In what is expected to be one of the largest cryptocurrency scams ever, cybercriminals have returned roughly half of the $600 million they took. The hackers took advantage of a flaw in Poly Network, a technology that interconnects different blockchain technology so that they might collaborate. Poly Network announced the hack on Tuesday and requested that the attackers communicate with them, requesting them to “return the hacked assets.”
What happened behind this declaration?
According to Chainalysis, a blockchain forensics firm, the hackers took advantage of a flaw in the contractual obligation Poly Network which is used to shift assets across blockchains. The alleged hacker added that returning the tokens was “always the plan,” adding, “I am not very interested in money.” The hacker or hackers team has not been discovered, and Reuters was unable to verify the communications’ validity.
Poly Network made an appeal to the cybercriminals on Tuesday, requesting that the money be returned and urged cryptocurrency exchanges and miners to block tokens from the criminals’ wallets. “The amount of money you hacked is the biggest in defi history,” Poly Network tweeted on Tuesday, claiming that hundreds of thousands of users had been affected.
A blockchain is a distributed ledger that serves as the foundation for multiple cryptocurrencies. Each virtual coin does have its own blockchain, which is distinct from the rest. Poly Network appears to be able to connect all of these different blockchains. Poly Network is a framework for decentralized money.
DeFi is a broad word that refers to a range of financial services based on blockchain technology that aim to eliminate middlemen like brokerages and exchanges. As a result, it’s known as decentralized. This, according to proponents, can affect economic applications including such borrowers’ and lenders’ transactions more efficiently and cost-effectively.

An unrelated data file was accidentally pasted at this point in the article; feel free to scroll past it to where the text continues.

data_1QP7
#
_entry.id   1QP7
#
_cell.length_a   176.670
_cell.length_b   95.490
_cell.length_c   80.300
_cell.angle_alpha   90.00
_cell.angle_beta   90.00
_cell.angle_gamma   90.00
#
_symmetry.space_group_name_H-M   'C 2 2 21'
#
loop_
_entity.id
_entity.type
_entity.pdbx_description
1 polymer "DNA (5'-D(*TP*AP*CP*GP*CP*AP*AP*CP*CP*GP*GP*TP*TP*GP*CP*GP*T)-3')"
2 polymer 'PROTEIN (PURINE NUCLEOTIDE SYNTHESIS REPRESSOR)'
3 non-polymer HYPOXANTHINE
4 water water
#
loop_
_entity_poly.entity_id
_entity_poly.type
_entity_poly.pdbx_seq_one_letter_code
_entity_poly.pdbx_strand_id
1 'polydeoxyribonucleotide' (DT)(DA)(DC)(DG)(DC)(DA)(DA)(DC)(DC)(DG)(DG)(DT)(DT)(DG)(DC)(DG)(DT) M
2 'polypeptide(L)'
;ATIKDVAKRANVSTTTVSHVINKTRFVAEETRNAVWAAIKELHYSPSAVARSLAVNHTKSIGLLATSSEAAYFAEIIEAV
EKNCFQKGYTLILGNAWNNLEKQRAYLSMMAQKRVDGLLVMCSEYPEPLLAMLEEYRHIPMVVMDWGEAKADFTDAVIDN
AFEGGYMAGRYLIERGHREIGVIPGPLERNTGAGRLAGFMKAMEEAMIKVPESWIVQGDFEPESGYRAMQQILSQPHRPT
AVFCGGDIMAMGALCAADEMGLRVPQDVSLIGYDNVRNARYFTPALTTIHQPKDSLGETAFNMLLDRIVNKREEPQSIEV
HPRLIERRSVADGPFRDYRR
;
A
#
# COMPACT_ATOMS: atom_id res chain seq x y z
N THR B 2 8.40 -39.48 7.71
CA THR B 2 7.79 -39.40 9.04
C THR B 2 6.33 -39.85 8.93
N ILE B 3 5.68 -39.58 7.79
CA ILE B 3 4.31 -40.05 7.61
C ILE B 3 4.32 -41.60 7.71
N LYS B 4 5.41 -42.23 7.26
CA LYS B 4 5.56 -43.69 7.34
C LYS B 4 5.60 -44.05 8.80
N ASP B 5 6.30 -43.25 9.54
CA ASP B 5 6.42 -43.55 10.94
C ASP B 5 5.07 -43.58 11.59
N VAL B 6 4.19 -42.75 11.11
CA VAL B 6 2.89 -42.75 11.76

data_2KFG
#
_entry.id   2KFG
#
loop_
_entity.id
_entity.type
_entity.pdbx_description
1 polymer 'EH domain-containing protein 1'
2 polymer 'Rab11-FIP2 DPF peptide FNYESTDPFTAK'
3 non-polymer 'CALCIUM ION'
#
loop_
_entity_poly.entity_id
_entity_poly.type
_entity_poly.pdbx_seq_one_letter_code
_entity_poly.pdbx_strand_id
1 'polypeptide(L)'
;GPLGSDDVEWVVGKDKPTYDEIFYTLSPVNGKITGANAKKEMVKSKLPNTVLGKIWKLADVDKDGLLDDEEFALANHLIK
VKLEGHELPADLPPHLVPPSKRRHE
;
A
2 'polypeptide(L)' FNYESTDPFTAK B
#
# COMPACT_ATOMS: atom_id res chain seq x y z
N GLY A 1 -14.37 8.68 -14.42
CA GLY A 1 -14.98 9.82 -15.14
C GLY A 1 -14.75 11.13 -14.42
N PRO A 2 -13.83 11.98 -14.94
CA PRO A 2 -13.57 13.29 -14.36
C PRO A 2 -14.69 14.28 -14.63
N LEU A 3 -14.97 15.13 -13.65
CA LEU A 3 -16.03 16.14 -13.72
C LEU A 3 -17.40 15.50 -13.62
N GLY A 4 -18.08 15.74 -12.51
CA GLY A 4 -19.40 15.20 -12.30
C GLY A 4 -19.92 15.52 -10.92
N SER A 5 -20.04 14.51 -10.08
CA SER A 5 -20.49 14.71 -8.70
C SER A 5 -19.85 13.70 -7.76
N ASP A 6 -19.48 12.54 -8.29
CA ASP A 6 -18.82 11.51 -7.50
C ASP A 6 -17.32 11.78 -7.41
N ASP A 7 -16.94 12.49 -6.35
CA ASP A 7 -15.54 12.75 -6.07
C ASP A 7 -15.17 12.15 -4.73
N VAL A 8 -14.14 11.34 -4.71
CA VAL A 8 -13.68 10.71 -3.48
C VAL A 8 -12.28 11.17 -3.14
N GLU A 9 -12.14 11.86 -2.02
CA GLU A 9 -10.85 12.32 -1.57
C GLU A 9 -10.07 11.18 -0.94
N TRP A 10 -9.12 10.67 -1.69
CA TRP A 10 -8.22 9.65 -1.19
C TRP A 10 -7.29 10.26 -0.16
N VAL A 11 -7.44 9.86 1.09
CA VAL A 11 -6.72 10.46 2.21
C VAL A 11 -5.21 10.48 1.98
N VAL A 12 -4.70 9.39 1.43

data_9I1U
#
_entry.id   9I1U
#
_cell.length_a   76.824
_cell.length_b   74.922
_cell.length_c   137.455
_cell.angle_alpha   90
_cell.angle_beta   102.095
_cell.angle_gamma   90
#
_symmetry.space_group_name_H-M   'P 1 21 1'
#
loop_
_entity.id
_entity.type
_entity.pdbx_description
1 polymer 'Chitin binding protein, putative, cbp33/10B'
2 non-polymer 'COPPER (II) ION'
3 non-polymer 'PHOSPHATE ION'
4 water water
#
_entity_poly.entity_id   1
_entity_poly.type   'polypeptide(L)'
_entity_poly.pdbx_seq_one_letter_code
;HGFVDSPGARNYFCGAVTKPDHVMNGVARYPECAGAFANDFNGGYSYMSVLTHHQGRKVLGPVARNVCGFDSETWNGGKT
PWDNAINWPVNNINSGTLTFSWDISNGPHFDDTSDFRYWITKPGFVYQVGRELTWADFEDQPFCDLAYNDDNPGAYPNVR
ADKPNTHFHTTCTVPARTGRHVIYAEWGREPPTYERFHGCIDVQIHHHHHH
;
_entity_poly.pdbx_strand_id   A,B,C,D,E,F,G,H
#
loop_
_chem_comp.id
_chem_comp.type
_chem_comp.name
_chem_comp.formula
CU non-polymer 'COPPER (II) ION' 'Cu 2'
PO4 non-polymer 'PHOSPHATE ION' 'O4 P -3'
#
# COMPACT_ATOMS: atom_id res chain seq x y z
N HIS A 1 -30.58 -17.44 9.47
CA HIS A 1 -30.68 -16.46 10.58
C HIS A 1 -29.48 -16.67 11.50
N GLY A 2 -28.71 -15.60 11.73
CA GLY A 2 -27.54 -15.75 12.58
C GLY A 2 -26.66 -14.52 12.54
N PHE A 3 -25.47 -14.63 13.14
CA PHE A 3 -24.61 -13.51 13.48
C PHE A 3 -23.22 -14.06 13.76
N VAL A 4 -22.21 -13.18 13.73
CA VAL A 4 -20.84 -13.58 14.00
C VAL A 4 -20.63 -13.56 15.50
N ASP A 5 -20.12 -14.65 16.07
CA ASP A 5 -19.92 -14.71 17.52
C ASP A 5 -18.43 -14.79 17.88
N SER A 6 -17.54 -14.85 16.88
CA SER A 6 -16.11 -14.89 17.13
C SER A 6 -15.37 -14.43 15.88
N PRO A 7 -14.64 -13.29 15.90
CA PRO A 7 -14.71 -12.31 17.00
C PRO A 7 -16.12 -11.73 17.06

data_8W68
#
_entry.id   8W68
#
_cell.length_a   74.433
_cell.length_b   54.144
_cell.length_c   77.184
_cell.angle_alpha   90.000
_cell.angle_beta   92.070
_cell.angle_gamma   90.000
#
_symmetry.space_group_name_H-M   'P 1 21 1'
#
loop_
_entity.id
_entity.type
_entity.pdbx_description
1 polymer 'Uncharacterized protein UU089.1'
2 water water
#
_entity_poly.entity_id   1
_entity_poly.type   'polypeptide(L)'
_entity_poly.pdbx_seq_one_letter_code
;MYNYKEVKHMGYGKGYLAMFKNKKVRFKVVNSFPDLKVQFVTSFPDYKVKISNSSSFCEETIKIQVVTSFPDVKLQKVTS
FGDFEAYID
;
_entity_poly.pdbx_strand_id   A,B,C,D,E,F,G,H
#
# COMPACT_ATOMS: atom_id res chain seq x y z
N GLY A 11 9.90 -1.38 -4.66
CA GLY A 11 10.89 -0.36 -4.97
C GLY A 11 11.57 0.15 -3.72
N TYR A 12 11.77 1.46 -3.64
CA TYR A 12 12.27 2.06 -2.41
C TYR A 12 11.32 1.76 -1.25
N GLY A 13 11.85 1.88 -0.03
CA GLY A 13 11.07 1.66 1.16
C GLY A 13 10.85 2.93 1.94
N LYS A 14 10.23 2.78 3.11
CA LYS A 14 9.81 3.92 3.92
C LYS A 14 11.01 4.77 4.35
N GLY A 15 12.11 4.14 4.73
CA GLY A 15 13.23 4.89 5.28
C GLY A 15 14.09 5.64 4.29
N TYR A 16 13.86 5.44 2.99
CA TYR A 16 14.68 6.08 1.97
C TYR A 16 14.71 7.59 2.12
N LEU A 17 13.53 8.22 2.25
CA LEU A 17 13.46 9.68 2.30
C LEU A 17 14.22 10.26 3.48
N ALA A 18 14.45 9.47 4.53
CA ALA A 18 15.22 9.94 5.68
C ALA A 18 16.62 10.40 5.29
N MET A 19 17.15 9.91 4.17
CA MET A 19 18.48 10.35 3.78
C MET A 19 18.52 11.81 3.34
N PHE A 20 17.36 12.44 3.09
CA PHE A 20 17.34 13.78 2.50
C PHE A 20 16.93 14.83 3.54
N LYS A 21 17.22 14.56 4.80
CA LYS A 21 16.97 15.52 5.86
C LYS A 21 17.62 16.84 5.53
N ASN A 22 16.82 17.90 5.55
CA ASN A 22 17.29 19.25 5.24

The funds are being returned by the hackers
And then out of the blue, on Wednesday, shocking news was being flooded over everywhere. The business at the center of one of the largest ever cryptocurrencies heists announced on Wednesday that hackers have refunded more than a 1/3 of the $613 million in virtual currencies they took.
On Twitter, Poly Network, a decentralized banking network that supports peer-to-peer transfers, announced that $260 million of the stolen money had been restored, but $353 million remained unclaimed. On Wednesday, the hackers reacted by declaring they were “ready to return” the money they had stolen.
It’s uncertain when they’ll get the money back in full. The hackers experienced and somehow were encouraged to return some of the money they took on Wednesday, in an unusual turn of events. The money was to be delivered to 3 crypto addresses, according to the DeFi platform.
As per the digital messages given by Elliptic, a crypto monitoring firm, and Chainalysis, an individual claiming responsibility for the breach said they executed it “for fun” and wanted to “highlight the weakness” before others could leverage it. Everyone was shocked to hear the intention but it was surely unique and adventurous for the hackers, the company and of course the audience.
The hassles of trafficking stolen crypto on such a large scale, according to Tom Robinson, co-founder of Elliptic, may have influenced the intention to switch the cash. Tether’s CEO said on Twitter that the company has frozen $33 million in connection with the attack, while officials from those other cryptocurrency exchanges told Poly Network that they’ll also try to assist.
In conclusion, it was accepted by many that DeFi proponents claim that it provides free access to financial services to individuals and businesses, claiming that the concept will reduce costs and stimulate economic activity. However, technological defects and vulnerabilities in their computer programming may expose them to hacking.